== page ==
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USAID Maternal Health Technical Series: The Effects of Removing User Fees on Caesareans in Mali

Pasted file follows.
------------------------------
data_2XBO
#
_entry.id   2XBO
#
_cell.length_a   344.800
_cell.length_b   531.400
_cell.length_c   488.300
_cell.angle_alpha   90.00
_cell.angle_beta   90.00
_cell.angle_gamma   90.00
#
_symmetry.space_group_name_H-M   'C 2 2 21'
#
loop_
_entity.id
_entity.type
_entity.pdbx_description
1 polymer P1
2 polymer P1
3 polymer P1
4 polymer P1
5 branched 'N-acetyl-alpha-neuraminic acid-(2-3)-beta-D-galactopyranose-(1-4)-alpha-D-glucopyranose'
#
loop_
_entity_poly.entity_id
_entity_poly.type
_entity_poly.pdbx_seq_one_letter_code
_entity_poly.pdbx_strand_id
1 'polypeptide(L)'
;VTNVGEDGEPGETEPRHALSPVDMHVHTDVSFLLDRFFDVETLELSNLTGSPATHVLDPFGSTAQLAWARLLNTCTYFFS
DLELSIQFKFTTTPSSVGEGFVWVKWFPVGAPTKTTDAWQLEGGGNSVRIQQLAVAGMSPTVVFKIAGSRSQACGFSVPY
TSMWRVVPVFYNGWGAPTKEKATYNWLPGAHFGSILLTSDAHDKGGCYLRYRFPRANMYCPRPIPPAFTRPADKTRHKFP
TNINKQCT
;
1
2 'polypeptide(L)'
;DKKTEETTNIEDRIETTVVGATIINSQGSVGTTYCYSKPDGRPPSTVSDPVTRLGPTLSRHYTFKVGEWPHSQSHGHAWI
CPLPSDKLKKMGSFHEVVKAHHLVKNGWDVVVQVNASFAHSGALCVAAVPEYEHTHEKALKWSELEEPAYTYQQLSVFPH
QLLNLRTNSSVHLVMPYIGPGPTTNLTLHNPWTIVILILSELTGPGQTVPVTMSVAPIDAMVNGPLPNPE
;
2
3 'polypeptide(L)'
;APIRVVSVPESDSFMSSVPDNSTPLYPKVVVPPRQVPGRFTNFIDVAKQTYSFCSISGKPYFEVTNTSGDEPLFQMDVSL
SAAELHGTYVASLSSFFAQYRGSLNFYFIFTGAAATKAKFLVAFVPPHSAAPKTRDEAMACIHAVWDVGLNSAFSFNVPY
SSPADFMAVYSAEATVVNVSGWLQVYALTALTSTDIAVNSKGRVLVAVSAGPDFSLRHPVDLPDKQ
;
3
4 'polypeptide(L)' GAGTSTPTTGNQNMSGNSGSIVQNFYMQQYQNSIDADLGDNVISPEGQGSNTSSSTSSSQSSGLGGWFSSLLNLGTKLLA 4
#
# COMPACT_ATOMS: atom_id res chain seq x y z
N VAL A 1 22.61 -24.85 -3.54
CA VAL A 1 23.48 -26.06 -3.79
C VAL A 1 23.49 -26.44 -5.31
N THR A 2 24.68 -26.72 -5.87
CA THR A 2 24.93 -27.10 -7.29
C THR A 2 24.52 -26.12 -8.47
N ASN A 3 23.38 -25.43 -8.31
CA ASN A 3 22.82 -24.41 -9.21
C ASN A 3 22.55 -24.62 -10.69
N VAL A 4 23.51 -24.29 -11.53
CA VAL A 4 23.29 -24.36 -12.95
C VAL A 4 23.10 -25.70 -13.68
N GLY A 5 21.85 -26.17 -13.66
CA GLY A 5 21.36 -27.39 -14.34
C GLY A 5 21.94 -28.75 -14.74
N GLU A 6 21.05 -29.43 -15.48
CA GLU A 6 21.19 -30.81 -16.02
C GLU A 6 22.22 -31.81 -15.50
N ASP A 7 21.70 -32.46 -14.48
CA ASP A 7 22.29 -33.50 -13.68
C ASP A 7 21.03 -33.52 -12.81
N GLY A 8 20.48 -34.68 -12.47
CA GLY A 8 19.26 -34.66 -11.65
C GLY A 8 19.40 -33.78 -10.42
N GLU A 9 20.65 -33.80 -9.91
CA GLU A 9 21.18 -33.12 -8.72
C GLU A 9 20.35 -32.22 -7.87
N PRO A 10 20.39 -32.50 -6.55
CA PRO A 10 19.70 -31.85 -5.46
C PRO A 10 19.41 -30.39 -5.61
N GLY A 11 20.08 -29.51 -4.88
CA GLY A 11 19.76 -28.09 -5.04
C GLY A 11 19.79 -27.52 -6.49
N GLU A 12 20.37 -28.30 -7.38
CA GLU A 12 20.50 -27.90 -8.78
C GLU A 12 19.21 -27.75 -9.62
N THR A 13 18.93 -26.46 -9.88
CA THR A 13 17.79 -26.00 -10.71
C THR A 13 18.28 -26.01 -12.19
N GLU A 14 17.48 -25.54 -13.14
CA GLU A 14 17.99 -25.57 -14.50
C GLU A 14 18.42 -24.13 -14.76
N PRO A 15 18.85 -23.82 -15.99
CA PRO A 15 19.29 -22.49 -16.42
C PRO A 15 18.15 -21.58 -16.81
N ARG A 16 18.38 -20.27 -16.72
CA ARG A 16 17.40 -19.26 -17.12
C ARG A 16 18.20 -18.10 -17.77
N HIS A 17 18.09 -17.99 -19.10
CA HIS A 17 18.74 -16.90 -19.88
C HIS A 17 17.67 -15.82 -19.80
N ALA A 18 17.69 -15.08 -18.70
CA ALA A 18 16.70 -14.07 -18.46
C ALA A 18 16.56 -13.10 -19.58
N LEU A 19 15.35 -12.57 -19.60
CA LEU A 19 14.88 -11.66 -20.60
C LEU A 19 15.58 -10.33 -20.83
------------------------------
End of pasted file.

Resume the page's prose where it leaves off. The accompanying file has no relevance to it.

first_img ShareEmailPrint To learn more, read: All are invited. More details and RSVP information are available here.Share this: Marianne El-Khoury, MPA, MA, Associate/Economist, USAID/Health Systems 20/20 ProjectLaurel Hatt, MPH, PhD, Senior Associate/Health Economist, USAID/Health Systems 20/20 Project Wednesday, April 27 201112:30-1:30 PMRonald Reagan Building R. 2.09 d/e Despite more than a decade of health sector reforms, Mali’s maternal mortality ratio remains high, with 464 maternal deaths per 100,000 live births. In an effort to increase access to skilled birth attendance and emergency obstetric care, the government of Mali in 2005 removed user fees for caesareans in all public sector facilities. This study examines the effects of the policy on access to caesareans, assesses equity of utilization of caesarean services across socioeconomic groups, and identifies important remaining access barriers.The authors find that while caesarean rates have increased since 2005, about 24% of women receiving caesareans belong to the poorest third of the population while as high as 49% belong to the wealthiest third, suggesting that barriers to access remain among the most economically disadvantaged population. Transportation barriers and drug costs are among the most significant remaining obstacles.The paper is available here. The effects of removing user fees on access to life-saving maternal health services: The case of caesareans in Mali Posted on April 18, 2011August 17, 2016Click to share on Facebook (Opens in new window)Click to share on Twitter (Opens in new window)Click to share on LinkedIn (Opens in new window)Click to share on Reddit (Opens in new window)Click to email this to a friend (Opens in new window)Click to print (Opens in new window)You are invited to the USAID Maternal Health Technical Series:last_img read more